But with Pakistan being Pakistan, you just never know what they bring to the table. They finally got their act together in the second innings and responded emphatically with 390. Younis Khan on Test debut scored a beautiful maiden 107 with Wasim Akram’s 79 providing useful lower order runs that would give the home team something feasible to bowl at to defeat Sri Lanka.
At four for 116, Sri Lanka looked well placed on the final day to secure a comfortable victory in their chase of 220, especially with Wasim Akram also ruled out injured mid-way in the game, leaving captain Saeed Anwar with only three genuine frontline bowling options at his disposal.
However, a dramatic batting collapse spurred on by an inspired Abdul Razzaq meant Sri Lanka could not breathe easy yet. With Sri Lanka now effectively eight for 177, Pakistan could smell victory until Ranatunga strode out to the crease once more, his right hand bandaged like a boxer’s.
He had initially been forced to retire hurt due to his broken thumb, however he came out for one final hurrah to save his country. With Romesh Kaluwitharana for company, the duo played watchfully to score the required runs secure what was then only Sri Lanka’s third Test match victory against Pakistan in Pakistan, according to the ESPNCricinfo match report on this special game.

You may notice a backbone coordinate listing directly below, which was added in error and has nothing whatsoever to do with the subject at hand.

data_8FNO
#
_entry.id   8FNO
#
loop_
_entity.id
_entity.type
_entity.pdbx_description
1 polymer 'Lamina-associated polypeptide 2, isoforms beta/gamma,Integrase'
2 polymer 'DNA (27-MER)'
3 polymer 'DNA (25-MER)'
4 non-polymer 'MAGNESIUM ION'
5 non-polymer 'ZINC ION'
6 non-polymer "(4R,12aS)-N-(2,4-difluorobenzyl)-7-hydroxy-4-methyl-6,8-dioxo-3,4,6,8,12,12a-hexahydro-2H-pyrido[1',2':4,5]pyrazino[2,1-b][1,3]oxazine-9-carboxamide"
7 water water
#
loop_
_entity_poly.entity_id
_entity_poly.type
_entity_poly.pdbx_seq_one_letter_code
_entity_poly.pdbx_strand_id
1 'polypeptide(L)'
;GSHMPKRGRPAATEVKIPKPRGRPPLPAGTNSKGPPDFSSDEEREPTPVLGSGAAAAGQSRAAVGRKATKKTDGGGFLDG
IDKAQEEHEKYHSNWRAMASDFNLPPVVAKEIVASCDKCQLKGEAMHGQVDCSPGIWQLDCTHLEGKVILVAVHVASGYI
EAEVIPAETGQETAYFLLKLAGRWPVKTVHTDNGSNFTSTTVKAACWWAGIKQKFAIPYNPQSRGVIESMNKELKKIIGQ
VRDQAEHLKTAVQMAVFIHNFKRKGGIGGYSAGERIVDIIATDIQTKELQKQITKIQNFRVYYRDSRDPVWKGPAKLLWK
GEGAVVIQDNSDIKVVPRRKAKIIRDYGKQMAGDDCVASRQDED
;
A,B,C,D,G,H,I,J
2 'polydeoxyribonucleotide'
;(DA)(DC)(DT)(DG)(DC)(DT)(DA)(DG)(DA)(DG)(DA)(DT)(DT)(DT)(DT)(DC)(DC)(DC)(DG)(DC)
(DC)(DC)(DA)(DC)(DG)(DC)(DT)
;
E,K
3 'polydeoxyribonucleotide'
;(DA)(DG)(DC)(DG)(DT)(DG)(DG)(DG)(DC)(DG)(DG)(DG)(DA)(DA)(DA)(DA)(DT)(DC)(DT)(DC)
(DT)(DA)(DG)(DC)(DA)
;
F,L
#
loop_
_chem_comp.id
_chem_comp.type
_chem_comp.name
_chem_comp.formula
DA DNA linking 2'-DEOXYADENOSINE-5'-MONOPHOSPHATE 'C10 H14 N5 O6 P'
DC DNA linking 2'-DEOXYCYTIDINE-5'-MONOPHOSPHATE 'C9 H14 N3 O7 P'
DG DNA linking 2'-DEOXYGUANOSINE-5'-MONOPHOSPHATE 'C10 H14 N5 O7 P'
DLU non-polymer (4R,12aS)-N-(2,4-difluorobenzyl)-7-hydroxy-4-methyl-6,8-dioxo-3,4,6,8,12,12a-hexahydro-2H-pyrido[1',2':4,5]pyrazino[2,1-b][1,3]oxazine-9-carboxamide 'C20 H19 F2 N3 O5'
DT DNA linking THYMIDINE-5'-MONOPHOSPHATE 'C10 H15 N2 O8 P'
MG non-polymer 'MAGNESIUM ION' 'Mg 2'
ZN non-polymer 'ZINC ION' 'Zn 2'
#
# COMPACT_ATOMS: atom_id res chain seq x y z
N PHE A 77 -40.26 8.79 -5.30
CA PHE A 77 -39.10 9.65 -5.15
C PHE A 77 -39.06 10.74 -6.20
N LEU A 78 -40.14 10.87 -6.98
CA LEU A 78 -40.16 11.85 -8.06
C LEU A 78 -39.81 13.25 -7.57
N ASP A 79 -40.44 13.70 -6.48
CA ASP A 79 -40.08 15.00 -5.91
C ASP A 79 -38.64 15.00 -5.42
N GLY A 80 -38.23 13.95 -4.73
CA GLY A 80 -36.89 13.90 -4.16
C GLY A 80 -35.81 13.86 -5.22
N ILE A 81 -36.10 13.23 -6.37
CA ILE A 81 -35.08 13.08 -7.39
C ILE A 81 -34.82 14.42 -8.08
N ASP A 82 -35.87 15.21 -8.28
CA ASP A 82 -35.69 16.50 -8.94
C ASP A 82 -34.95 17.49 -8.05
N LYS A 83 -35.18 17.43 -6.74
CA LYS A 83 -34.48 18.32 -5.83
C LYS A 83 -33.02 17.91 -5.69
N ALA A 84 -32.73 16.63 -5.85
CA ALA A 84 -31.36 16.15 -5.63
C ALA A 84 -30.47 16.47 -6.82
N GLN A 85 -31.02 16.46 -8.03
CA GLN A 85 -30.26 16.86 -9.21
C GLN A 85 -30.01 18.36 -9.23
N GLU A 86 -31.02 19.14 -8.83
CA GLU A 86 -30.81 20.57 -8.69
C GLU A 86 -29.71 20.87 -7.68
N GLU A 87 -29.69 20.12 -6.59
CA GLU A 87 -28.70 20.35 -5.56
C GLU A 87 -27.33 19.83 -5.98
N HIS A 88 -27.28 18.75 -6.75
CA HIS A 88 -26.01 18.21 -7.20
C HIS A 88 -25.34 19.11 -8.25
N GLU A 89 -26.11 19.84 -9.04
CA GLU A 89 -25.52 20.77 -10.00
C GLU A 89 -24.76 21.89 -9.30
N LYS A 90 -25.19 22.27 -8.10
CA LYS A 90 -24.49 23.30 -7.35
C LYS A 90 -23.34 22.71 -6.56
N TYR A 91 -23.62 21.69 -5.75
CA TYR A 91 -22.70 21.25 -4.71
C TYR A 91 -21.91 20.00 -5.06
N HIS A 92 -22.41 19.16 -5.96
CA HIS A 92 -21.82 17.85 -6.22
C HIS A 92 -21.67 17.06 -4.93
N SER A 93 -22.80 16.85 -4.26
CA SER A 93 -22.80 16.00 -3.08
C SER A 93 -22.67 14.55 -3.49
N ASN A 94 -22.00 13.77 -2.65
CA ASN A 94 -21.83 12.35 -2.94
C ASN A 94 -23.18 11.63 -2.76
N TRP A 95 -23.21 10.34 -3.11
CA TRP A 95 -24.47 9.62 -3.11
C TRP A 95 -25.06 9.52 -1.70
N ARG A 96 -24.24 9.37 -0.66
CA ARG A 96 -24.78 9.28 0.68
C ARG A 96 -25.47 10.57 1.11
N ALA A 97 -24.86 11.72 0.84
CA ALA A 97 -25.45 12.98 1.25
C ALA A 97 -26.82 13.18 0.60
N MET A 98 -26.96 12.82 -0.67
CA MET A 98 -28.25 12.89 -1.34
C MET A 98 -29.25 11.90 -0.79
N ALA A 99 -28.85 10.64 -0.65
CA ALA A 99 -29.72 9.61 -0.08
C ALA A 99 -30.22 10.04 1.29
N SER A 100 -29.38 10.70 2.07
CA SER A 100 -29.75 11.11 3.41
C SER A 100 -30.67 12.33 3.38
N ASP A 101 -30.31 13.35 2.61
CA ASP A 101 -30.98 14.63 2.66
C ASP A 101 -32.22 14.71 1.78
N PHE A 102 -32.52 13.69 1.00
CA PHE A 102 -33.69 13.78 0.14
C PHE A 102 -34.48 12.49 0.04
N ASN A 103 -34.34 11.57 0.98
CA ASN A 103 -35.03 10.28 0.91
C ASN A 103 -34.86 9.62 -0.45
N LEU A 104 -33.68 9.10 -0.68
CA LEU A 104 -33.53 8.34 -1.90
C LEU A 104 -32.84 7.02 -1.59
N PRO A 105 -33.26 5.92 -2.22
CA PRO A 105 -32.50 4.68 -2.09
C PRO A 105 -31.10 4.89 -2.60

What’s fascinating about this game is that even though Sri Lanka won, it would be wrong to say that either team was leading or dominating at any point in the contest. It was only from a herculean spin bowling masterclass from Rangana Herath that Sri Lanka even prevailed at all, as Pakistan should have easily had this game if they applied themselves better on the day. Cricket can be such a lottery at times.
The match began as a potential run-fest, as Sri Lanka piled on 419 in their first innings, thanks to a commanding 155 not out from Dinesh Chandimal whilst Dimuth Karunaratne was burned in a horrible runout that left him seven runs shy of a century.
In reply, Pakistan matched up to Sri Lanka’s efforts despite nobody scoring a century and they eventually squeezed ahead by three runs. Azhar Ali top scored with 85 and navigated the spin threat of Rangana Herath beautifully, until he holed to midwicket, ending what would have been a brilliant knock. Herath picked up five wickets in Pakistan’s first innings, a clear sign that more spin wizardry from the pudgy left-arm tweaker was to come.
However, Sri Lanka also had a dose of their karma when they too were blown away by the legspin of Yasir Shah in their second innings. Cleaned up for an embarrassing 138, Yasir Shah unveiled all his toys to claim an impressive five for 51 at an economy rate of just 1.88 runs per over, a bowling performance that even Shane Warne would have been proud of. Apart from a resistive 40 not out from Niroshan Dickwella, Sri Lanka’s batting effort was feeble and clueless against the rampant Yasir Shah.
With a victory target of just 136 to win, many would have assumed it would be a mere formality for Pakistan, however their infamous reputation of botching simple run chases came to the fore once more, and Herath got the memo.